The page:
As I’m reading Shape Up, this has perfectly captured my perspective of interruptions:

When people ask for “just a few hours” or “just one day,” don’t be fooled. Momentum and progress are second-order things, like growth or acceleration. You can’t describe them with one point. You need an uninterrupted curve of points. When you pull someone away for one day to fix a bug or help a different team, you don’t just lose a day. You lose the momentum they built up and the time it will take to gain it back. Losing the wrong hour can kill a day. Losing a day can kill a week.

It is the perspective of which I’d like to view interruptions. The cost of a single interruption is multiplied by the number of time units you have been focused in. When working for 6 hours continuously, the interruption would destroy everything you have mentally built for 6 hours. You need to rebuild (accelerate from zero) to get back to the state of deep focus you were in.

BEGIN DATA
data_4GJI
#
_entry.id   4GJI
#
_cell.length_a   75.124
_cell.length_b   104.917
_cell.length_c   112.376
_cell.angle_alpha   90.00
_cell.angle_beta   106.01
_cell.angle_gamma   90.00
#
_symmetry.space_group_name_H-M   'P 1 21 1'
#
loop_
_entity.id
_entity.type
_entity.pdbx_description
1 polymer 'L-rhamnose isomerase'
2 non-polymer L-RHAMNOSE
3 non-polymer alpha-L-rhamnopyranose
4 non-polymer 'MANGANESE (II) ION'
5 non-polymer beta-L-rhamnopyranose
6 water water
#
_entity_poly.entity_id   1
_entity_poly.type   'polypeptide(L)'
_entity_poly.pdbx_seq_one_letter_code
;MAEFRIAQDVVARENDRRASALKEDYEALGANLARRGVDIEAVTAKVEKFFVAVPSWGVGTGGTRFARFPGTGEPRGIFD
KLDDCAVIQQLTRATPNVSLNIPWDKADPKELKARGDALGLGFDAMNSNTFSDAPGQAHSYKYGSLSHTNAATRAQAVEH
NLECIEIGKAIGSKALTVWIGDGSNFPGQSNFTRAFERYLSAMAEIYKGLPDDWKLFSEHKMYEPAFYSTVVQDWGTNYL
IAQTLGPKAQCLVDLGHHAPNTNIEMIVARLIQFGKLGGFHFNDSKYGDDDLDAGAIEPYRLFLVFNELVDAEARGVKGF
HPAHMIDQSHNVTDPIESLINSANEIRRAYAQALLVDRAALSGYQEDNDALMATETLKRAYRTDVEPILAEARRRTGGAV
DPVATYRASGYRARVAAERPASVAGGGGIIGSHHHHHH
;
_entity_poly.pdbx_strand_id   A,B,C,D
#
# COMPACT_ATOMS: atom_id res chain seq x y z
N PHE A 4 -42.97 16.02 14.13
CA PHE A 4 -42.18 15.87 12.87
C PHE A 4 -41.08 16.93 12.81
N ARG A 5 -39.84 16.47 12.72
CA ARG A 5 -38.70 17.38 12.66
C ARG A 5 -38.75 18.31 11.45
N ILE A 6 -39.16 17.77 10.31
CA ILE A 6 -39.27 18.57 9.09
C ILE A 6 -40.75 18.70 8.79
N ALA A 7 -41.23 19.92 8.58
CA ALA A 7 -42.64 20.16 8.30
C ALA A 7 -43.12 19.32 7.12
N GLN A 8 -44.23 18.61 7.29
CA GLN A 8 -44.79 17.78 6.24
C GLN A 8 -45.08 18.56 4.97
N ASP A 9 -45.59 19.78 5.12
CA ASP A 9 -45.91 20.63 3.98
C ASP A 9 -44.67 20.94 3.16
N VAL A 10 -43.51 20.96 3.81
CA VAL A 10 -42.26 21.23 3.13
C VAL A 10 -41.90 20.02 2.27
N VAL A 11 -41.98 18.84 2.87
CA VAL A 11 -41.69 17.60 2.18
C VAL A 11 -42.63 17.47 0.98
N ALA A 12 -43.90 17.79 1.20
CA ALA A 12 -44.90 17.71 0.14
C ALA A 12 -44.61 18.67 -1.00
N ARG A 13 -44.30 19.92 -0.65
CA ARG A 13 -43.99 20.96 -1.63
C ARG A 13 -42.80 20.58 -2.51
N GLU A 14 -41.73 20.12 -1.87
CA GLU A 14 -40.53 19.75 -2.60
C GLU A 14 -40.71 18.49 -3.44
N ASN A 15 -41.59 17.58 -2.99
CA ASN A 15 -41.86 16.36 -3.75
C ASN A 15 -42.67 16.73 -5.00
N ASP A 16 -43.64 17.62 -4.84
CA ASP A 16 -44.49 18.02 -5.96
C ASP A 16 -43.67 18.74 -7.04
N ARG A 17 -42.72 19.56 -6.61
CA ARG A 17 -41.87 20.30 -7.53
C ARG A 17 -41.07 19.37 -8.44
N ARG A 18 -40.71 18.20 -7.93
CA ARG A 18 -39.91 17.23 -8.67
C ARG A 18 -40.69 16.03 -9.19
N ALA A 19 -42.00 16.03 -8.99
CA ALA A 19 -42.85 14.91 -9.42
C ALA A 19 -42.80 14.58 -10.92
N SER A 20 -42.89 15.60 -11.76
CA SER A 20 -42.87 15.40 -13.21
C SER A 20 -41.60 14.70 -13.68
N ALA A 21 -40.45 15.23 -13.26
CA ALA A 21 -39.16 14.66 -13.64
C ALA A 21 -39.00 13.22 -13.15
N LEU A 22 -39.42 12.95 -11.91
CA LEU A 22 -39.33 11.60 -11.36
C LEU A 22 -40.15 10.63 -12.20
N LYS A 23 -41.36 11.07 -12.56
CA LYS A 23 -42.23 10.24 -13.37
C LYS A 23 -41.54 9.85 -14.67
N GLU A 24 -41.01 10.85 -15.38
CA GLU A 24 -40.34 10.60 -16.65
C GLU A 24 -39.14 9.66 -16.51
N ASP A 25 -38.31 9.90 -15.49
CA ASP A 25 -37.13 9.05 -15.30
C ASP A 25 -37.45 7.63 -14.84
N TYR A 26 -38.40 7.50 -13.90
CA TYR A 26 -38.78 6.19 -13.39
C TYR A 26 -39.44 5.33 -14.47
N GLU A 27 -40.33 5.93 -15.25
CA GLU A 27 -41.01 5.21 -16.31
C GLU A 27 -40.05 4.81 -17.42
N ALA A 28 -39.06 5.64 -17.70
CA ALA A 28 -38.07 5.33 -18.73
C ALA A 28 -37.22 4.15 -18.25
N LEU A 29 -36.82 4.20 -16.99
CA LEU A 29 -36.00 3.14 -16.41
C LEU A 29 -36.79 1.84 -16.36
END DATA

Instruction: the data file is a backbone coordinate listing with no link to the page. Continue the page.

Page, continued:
Acceleration and momentum is the physical metaphor Ryan has used. I usually think of deep working as riding a bicycle, you start from zero, then start accelerating till you reach the maximum speed. If someone down the road stopped you (aka: interrupted you) for a minute, you need to settle down and then start accelerating back from zero. Multiple interruptions during the day = you lost the entire day.